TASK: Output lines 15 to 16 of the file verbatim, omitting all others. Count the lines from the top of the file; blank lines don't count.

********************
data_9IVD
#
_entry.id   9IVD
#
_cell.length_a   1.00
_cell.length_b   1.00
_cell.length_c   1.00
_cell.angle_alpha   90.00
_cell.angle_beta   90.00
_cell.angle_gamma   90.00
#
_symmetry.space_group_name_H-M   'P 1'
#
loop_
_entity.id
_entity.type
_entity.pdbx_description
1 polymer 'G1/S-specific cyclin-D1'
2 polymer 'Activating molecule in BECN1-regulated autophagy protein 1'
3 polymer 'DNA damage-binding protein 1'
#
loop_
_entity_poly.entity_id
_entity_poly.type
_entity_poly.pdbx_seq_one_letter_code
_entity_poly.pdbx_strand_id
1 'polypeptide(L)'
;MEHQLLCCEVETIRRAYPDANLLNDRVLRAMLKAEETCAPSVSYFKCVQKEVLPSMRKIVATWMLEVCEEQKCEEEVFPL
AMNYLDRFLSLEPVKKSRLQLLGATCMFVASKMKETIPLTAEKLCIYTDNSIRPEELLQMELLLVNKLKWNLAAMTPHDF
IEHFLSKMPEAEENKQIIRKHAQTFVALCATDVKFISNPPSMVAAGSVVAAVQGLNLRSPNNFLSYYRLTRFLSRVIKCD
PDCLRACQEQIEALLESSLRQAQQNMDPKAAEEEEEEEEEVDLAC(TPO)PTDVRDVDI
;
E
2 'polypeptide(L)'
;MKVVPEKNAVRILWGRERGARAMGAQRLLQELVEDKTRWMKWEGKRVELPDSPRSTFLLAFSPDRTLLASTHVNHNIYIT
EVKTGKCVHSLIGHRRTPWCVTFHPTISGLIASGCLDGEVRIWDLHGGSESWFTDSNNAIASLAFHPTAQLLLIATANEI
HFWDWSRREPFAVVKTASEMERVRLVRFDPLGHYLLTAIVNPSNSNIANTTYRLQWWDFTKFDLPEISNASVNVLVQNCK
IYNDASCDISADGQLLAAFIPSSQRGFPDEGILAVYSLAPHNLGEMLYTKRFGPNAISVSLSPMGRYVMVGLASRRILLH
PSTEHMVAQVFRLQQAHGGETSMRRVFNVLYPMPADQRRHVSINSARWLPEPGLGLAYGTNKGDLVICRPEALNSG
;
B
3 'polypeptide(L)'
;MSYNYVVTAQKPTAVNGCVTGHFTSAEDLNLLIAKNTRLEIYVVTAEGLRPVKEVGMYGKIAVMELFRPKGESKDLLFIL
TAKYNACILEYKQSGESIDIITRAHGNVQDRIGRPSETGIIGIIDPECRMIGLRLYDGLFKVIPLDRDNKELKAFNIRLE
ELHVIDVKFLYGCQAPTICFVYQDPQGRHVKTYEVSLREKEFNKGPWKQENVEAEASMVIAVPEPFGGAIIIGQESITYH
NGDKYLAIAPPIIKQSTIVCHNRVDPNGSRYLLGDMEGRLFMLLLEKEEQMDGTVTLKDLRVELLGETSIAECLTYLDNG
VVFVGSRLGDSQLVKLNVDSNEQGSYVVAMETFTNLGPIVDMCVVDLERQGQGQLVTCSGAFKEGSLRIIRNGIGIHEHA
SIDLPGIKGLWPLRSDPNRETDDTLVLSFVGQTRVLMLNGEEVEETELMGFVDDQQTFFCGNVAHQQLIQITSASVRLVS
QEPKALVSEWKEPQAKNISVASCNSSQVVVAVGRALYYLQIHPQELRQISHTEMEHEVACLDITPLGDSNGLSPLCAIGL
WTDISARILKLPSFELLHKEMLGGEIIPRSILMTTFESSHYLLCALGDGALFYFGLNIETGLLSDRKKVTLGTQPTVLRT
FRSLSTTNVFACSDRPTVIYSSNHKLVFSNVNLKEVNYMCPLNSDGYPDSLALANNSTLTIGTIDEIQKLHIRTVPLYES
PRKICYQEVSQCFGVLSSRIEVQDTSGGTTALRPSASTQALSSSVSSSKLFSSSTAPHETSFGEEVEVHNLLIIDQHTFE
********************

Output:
_entity.id
_entity.type